I couldn’t agree more! Thank you, Jillayne 🙂

 

Private Mortgage Insurance Pricier for Single Borrowers

Private mortgage insurance is required on conventional mortgages when there is less than 20% equity on a property, when the loan-to-value is greater than 80%. Private mortgage insurance (pmi) that is paid monthly automatically drops off the mortgage payment once the mortgage balance reaches 78% of the original loan amount. Private mortgage insurance premiums are intended to be risked based. The more equity or down payment on a home and the higher your credit scores are, the lower the premiums tend to be.

In June, many private mortgage insurance companies changed their rates for their mortgage insurance premiums. One of the most notable changes, in my opinion, is that private mortgage insurance companies are charging a higher premium if there is only one borrower on the loan. This adjustment is in addition to any other risk factors, such as loan-to-value and credit score. Since when is being single a risk factor?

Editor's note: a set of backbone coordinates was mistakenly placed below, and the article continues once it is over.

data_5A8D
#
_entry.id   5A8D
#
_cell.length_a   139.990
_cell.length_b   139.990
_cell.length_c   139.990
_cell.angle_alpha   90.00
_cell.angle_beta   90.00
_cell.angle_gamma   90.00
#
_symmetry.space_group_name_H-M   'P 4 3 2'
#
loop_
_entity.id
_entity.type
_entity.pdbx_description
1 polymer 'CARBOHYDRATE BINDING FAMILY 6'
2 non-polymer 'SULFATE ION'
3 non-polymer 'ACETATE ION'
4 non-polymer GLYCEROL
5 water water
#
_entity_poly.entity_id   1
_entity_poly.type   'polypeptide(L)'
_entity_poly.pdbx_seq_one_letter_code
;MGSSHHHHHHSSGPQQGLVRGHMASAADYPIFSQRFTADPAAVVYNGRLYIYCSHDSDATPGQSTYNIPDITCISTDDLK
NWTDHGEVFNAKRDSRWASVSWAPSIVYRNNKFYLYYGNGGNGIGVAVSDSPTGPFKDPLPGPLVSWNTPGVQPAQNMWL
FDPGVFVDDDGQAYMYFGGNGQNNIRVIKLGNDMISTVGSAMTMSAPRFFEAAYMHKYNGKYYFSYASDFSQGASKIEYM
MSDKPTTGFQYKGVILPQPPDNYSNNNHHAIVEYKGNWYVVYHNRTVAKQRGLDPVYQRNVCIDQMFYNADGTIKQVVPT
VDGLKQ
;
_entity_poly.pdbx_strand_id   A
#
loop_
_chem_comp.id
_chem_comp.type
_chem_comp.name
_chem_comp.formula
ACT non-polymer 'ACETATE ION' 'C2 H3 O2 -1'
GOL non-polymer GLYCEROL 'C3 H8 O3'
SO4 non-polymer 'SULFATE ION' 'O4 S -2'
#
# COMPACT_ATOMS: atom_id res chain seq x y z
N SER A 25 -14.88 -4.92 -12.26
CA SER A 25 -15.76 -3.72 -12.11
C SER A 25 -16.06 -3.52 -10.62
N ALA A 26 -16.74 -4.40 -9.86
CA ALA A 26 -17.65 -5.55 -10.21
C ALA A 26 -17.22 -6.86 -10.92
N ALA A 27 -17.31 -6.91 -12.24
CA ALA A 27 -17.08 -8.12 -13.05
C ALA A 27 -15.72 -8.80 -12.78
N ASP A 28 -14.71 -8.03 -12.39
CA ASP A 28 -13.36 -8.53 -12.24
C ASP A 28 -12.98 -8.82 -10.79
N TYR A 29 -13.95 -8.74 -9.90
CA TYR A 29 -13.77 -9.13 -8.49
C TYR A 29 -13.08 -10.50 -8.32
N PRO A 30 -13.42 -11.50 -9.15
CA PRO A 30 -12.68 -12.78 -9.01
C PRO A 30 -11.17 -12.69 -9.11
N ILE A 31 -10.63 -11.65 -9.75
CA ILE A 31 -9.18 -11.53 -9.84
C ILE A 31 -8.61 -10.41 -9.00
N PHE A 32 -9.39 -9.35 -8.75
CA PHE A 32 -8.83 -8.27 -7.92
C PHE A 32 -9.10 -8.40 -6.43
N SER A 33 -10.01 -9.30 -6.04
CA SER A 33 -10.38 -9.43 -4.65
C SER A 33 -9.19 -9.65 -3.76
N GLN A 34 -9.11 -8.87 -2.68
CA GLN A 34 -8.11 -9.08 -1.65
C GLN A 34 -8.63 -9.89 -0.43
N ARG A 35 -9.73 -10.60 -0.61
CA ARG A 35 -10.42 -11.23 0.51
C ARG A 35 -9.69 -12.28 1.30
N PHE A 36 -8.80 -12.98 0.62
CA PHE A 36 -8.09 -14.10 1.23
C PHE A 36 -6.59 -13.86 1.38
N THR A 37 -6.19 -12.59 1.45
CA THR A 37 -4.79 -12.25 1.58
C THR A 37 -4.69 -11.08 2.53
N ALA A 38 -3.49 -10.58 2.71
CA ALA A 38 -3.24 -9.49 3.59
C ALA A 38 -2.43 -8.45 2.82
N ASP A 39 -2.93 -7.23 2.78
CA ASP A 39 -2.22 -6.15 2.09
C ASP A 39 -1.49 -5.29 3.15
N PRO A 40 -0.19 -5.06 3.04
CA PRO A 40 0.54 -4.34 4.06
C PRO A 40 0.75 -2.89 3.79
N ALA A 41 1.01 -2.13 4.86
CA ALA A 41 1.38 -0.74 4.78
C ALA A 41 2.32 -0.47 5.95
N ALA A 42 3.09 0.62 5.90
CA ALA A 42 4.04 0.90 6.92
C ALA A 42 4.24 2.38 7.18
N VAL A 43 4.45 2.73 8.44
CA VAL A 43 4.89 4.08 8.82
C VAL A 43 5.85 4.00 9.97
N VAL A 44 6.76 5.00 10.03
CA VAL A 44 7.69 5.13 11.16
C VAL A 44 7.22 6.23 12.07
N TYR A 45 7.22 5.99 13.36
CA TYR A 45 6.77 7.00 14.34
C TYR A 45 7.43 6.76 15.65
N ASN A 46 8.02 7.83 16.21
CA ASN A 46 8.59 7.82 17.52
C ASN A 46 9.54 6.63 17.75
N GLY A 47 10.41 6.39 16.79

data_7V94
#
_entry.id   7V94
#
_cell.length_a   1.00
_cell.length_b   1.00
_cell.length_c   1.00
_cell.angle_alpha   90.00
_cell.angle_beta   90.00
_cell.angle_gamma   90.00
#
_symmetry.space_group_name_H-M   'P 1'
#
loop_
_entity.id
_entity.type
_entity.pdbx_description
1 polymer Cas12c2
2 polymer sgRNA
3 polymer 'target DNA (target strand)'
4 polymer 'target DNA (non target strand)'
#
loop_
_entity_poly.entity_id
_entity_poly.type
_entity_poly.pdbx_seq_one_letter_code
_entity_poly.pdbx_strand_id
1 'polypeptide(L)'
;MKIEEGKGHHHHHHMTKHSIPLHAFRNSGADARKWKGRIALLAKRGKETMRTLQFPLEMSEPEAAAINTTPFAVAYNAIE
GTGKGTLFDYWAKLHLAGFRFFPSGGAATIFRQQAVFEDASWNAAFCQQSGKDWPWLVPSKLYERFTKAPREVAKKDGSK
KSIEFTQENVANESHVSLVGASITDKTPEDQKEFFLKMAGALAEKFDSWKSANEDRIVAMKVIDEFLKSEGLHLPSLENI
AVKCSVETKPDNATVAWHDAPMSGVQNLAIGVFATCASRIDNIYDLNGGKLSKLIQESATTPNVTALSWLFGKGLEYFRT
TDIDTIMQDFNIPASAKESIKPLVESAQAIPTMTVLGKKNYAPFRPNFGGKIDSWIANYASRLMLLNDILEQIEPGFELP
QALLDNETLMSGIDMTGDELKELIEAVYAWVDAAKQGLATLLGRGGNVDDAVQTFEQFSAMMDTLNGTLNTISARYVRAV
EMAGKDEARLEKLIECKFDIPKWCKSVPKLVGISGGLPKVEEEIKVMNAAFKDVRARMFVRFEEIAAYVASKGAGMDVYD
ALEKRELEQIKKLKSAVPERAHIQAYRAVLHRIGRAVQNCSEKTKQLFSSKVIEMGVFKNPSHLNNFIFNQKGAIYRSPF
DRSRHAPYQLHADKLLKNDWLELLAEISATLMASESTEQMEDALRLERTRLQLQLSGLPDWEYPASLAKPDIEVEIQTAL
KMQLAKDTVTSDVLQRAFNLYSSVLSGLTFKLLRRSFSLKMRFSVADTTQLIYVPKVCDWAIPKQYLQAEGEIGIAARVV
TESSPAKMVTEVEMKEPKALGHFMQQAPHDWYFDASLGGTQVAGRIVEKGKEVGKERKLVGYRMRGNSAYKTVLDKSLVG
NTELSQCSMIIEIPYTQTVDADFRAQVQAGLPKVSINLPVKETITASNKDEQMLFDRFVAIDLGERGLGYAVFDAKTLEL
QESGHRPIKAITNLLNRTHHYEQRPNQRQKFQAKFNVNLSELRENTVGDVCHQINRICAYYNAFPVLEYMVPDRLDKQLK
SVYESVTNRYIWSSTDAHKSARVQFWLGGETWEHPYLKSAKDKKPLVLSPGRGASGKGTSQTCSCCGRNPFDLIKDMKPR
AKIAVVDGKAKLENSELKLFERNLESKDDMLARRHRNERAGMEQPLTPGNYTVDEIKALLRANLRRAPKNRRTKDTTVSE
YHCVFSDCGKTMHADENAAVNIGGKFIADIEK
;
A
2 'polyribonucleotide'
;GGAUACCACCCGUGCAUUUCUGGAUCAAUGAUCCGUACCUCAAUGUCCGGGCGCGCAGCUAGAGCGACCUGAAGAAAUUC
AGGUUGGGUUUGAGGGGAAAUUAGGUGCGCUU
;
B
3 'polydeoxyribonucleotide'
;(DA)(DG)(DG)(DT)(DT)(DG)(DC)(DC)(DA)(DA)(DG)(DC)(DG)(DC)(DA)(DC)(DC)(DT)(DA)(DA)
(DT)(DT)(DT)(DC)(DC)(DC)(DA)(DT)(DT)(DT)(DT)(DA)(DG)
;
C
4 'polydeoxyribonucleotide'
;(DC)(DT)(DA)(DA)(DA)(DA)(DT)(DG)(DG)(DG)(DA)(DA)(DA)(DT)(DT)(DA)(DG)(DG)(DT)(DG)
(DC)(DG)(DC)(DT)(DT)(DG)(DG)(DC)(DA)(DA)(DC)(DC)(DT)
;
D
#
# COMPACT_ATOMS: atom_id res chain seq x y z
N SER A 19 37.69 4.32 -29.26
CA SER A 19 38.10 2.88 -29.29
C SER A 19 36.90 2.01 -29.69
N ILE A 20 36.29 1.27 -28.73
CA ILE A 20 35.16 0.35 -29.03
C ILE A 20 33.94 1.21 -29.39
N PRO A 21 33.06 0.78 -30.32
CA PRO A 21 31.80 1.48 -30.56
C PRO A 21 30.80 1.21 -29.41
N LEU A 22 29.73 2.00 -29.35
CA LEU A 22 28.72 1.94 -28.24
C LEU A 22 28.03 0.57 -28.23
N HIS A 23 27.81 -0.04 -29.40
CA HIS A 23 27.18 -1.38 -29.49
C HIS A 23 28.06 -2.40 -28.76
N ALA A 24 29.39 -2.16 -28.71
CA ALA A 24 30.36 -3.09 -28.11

This chart from a private mortgage insurance company shows the factors that are added (or in this case deducted) from a base rate to determine what the private mortgage insurance premium will be. So a single borrower with credit scores of 700 or higher, will pay a factor of 0.13% more than a transaction with more than one borrower. To determine what the difference is (or a private mortgage insurance rate), take the loan amount and multiply it by the factor (0.13%) . For the monthly premium, divide that figure by 12.

It’s surprising to me that private mortgage companies would single out those who are financing a home without a co-borrower. I assume that pmi companies are thinking that the more borrowers, the less risk of foreclosure. However this seems to feel like discrimination to me. It will be interesting to see how long this rate stands. Obviously, I hope this policy changes.

How does economic news impact mortgage interest rates?

Mortgage rates are based on bonds (mortgage backed securities) and are traded fairly similar as stocks. Investors tend to favor stocks over bonds as stocks tend to provide a better return. However, investors will opt for bonds over stocks when they are seeking safety when markets are tumultuous.  When the stock market is on a run, odds are mortgage rates may be moving higher as investors are selecting stocks over bonds. And when the stock market is tanking, mortgage rates tend to improve for the same reason. [Read more…]

Mortgage Rates Bouncing Along